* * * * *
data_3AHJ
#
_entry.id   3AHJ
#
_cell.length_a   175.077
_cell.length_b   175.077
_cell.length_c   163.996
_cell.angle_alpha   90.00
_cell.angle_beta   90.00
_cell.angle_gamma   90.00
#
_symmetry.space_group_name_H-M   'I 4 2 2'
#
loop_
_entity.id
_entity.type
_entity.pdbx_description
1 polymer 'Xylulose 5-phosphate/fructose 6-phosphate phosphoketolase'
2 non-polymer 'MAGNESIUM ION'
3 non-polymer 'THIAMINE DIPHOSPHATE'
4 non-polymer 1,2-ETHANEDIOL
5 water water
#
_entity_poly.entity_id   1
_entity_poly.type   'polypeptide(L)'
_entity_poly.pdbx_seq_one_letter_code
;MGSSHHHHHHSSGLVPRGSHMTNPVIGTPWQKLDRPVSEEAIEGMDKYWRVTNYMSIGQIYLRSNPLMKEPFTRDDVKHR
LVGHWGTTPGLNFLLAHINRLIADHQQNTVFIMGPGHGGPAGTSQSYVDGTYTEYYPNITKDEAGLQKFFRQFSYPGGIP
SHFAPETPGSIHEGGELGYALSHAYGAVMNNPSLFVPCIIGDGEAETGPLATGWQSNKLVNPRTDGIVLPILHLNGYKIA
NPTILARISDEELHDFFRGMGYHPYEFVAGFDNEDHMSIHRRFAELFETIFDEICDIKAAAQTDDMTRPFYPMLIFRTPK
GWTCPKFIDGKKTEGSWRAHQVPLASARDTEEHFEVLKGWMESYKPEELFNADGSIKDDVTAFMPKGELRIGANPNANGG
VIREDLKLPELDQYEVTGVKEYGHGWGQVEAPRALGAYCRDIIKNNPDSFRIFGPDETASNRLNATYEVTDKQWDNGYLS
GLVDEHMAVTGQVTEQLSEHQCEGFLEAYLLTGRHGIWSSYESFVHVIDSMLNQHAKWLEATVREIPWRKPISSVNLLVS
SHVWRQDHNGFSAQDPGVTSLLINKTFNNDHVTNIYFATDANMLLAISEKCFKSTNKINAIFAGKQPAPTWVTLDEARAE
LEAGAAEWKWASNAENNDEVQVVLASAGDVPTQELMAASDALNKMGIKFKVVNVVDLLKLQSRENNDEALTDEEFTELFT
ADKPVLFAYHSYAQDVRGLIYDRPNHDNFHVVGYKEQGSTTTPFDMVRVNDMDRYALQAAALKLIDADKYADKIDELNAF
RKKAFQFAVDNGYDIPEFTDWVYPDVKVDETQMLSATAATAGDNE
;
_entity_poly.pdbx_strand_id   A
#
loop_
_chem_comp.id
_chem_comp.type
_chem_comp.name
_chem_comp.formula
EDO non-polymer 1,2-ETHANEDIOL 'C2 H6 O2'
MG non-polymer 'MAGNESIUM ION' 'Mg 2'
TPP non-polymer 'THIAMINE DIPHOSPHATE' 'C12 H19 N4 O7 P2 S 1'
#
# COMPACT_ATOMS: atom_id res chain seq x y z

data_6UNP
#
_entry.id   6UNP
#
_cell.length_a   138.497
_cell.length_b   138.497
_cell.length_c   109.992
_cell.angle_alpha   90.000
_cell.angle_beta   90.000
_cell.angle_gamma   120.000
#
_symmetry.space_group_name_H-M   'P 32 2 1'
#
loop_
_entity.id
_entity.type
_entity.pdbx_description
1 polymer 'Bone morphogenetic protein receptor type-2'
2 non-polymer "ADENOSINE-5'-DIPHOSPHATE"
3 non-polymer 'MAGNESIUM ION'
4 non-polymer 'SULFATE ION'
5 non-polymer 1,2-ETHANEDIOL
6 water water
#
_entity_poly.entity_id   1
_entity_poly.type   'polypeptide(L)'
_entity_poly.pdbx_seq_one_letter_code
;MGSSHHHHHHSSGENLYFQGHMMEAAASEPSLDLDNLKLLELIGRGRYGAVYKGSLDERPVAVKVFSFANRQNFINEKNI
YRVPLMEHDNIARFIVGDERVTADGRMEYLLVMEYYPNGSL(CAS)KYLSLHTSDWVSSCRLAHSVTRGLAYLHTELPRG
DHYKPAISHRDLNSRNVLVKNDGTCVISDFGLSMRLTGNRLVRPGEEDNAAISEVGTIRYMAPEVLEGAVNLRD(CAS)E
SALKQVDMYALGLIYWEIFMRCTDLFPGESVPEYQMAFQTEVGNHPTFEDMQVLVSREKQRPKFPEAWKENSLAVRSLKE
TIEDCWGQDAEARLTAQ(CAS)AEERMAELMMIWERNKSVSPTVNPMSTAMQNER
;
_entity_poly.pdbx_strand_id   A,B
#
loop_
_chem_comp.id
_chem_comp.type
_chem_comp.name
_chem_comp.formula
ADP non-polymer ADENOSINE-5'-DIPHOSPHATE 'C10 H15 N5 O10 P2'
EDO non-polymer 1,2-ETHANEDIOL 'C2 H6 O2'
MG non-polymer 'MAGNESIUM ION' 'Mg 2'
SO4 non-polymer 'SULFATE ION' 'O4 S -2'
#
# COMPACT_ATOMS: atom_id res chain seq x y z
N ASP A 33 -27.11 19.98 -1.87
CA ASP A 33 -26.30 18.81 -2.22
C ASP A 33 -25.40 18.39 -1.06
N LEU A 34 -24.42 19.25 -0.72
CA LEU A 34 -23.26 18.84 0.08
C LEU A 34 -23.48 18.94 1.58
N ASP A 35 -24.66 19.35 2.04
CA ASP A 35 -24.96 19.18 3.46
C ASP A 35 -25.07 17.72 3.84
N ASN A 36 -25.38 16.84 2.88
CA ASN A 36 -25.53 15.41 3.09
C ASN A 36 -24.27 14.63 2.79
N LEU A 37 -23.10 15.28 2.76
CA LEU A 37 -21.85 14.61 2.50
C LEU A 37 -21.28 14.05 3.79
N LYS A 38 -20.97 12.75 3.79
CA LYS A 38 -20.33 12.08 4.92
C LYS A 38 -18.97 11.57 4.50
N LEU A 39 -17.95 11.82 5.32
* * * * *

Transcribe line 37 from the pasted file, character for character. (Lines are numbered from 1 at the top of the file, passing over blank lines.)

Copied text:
RKKAFQFAVDNGYDIPEFTDWVYPDVKVDETQMLSATAATAGDNE